I recently visited the POLIN Museum for the History of Polish Jews and discovered an innovative new museum that I believe will change the ways we tell Jewish narratives and educate about the past and present.
Let me begin with a confession. This was my first trip to Poland ever. The first because my late mother, who was born in Poland and escaped in 1939, never forgave the Poles for the way they treated the Jews. She refused to have anything to do with Poland and I respected her views and beliefs. I was also rather critical of the teen educational tours from Israel to Poland, although I gave my own children the freedom to go (and all four ended up going). I decided now, at age 62, that it was time for me to shift from looking backward to looking forward to the narrative we will leave to future generations.
The POLIN Museum will revolutionize the conversation because it states that there is more to Jewish History in Poland than the Holocaust. It reminds us how great the loss was by highlighting the 1000 years of life and civilization building that the Jews experienced in Poland. The visitors cannot help but identify with and be impressed by the amazing and unique human historic tale that unfolds to them through the museum’s galleries. Eventually they ask themselves: what does all this mean to us today and going forward? This process is mirrored in the physical nature of the museum itself – when you enter the Museum’s lobby the top of the roof of the wooden synagogue from Gwoździec, which is presented in the lower level, “breaks” through the floor as if to say that the past is involved in the conversation of the present.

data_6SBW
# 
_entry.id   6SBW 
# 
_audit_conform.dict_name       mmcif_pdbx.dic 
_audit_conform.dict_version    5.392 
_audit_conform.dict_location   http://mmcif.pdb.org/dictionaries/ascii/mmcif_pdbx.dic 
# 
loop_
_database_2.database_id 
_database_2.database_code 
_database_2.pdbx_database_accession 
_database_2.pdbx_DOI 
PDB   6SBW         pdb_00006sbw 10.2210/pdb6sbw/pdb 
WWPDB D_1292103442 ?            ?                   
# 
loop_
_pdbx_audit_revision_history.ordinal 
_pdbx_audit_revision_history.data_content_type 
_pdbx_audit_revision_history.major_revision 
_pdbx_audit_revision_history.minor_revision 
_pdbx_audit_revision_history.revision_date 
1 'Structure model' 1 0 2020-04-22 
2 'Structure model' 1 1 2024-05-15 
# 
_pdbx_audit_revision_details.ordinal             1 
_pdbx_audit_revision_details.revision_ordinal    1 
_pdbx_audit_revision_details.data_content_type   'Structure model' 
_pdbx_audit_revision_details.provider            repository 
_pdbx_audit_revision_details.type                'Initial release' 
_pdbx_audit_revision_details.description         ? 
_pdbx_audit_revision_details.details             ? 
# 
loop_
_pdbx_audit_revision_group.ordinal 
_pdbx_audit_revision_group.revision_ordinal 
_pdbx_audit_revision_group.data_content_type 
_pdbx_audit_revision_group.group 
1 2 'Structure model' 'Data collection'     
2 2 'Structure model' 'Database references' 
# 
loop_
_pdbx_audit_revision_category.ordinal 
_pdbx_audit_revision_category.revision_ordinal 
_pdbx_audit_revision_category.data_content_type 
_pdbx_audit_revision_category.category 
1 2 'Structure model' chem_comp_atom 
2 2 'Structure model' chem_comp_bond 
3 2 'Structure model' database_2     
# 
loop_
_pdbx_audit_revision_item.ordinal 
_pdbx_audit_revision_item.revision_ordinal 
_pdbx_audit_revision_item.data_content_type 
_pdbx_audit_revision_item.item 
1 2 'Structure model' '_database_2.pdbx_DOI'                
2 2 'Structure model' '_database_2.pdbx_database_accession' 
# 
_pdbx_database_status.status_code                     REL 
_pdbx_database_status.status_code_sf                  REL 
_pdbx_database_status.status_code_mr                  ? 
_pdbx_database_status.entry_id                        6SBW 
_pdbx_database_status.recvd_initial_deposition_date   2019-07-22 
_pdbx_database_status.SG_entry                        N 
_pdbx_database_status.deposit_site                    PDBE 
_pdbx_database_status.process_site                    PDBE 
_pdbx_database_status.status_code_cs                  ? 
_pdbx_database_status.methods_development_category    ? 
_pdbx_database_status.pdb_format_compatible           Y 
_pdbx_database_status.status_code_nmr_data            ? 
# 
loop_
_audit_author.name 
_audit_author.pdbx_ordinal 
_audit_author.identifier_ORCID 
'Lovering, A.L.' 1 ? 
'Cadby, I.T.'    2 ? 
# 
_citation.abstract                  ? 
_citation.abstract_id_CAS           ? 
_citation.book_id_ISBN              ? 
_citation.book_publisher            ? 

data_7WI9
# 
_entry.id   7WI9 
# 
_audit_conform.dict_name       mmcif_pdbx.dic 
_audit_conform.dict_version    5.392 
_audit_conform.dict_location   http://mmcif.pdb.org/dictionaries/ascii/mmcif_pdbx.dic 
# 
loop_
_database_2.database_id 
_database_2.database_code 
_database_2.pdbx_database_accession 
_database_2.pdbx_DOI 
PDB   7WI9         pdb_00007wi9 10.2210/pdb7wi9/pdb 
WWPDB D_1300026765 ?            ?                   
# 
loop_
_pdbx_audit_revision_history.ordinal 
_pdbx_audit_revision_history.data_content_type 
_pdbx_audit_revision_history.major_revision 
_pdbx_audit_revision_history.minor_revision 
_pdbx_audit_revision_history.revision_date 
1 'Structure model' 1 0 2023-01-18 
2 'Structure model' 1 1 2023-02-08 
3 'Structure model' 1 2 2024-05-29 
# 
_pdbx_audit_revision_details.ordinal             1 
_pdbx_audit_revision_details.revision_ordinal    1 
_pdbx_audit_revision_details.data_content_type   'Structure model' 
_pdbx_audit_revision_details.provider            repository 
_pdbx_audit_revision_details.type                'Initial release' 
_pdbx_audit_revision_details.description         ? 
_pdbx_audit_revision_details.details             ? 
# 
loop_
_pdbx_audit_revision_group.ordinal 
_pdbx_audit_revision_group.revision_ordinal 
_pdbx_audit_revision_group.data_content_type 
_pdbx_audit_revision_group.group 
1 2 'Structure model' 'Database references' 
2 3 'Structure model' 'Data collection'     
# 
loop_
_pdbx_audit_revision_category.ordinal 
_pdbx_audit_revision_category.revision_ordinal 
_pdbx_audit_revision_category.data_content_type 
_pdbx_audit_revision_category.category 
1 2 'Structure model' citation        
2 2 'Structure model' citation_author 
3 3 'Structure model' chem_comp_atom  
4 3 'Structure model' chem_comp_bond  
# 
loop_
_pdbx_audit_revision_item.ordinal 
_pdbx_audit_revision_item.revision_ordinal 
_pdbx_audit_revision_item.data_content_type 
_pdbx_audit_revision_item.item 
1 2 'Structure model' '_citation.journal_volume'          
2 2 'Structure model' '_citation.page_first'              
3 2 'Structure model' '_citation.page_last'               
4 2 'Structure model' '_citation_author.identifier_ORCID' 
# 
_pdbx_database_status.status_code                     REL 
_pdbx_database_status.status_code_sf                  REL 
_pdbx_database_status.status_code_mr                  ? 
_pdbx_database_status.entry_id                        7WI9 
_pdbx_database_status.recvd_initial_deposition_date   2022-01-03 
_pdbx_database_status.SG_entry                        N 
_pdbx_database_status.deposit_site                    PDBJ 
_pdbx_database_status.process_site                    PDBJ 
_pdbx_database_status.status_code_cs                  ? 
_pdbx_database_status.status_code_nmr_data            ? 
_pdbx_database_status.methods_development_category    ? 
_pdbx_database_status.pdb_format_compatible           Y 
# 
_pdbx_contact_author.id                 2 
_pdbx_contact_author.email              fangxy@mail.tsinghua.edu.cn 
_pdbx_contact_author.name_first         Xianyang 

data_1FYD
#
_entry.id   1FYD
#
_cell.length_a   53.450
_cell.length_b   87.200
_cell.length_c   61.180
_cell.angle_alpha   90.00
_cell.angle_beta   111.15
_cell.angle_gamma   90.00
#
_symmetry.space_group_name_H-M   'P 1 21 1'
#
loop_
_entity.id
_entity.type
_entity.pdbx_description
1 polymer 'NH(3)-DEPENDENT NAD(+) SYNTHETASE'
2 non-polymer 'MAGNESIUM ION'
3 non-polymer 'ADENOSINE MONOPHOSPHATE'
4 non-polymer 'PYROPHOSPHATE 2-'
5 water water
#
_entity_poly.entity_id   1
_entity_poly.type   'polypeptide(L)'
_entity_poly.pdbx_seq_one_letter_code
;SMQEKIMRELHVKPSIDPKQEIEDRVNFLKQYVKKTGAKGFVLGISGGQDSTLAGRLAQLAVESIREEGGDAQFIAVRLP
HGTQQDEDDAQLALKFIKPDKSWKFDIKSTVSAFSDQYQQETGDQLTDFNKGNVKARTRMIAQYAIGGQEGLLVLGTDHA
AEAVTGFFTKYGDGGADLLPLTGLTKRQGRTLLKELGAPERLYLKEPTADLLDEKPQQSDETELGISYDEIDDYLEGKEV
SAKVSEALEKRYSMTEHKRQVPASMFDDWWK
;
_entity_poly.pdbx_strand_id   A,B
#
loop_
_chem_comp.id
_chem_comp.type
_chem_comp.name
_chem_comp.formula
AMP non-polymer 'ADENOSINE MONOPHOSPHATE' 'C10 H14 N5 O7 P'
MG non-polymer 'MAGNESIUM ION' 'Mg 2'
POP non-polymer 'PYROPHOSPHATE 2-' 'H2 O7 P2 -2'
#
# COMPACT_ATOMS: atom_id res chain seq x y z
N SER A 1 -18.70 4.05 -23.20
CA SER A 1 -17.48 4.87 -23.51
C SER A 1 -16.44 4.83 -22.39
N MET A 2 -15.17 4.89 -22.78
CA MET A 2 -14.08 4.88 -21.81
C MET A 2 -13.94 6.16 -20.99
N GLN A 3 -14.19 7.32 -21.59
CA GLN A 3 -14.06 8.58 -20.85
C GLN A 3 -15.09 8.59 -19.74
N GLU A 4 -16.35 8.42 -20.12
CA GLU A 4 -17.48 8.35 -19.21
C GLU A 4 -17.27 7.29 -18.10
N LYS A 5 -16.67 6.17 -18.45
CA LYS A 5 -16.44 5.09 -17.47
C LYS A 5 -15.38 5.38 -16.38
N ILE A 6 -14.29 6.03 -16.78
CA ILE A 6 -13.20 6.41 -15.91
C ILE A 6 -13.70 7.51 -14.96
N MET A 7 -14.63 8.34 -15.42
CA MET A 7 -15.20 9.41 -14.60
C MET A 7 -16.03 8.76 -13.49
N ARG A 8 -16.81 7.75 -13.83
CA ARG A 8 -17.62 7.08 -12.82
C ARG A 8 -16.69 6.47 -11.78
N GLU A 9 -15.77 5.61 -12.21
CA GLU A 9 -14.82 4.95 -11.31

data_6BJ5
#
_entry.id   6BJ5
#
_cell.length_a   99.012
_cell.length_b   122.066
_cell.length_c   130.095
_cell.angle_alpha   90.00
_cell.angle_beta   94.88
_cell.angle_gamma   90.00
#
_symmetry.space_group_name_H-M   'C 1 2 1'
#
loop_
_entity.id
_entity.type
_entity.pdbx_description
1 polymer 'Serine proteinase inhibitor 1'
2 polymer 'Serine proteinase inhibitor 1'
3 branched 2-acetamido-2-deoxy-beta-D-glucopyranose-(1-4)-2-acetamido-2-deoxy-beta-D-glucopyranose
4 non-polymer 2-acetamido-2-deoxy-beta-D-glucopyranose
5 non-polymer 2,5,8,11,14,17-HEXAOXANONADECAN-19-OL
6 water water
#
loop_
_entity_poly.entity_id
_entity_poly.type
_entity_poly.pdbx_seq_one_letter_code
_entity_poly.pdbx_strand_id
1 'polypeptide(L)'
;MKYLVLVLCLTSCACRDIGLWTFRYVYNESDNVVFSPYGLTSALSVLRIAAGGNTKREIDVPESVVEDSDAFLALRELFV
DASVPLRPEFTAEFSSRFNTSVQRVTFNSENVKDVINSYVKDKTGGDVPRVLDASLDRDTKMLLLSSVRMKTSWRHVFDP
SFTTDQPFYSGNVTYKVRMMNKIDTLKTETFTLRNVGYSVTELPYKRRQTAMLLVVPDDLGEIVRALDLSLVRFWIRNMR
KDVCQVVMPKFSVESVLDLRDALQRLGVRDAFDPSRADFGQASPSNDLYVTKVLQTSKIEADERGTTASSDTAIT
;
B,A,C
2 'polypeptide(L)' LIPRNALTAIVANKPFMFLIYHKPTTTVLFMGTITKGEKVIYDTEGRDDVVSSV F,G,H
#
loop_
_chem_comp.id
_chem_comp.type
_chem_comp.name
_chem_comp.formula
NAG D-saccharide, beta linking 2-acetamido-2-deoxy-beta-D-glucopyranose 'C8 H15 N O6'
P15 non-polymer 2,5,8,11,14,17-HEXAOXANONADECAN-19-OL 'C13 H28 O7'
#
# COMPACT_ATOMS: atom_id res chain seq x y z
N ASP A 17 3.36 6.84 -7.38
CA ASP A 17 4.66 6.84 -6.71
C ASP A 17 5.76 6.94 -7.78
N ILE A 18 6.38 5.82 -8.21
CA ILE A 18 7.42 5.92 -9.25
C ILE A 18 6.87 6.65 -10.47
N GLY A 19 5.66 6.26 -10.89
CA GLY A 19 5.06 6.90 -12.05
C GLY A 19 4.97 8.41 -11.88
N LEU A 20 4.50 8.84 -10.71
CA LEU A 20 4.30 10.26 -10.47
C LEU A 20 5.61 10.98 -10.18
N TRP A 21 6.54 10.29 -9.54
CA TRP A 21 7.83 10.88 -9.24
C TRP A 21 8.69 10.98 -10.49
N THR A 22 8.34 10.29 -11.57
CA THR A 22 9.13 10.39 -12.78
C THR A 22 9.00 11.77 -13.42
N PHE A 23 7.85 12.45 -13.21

POLIN is a breakthrough experiment in bringing the past into today’s conversation. It frames new questions that will yield new answers regarding the Jewish collective enterprise. It engages but at the same time challenges. Despite the different historical context I found it extremely relevant to today’s discussion of the role and mission of Jewish communities among the nations where they reside.
This brings me to the last point that also has a personal twist. During my years in California, in the Bay Area, I was exposed to the relentless efforts of Tad Taube who was key to making this Museum happen. Tad understood that Peoplehood is all about civilization-building, and he also understood that the exchanges and dialectics between Jews and individual civilizations enriches them and contributes to the overall human civilization. In that spirit the Museum also contributes to the Polish conversation and to the formulation of its future collective ethos.
The Polin museum shows us how individual Jews can directly impact our civilizational effort. It is another way of stating that the Jewish future is in the hands of the Jews today. We need to build it through conversation with our forefathers and mothers and in recognition of their unique contribution to Jewish and world civilizations. Visiting the POLIN Museum is a must for any Jewish educator today.
See here for more information about the museum. And for those not planning to visit Poland, the museum also hosts several online resources, including The Virtual Shtetl, a Central Judaica Database and the Polish Righteous – a repository of stories of rescue.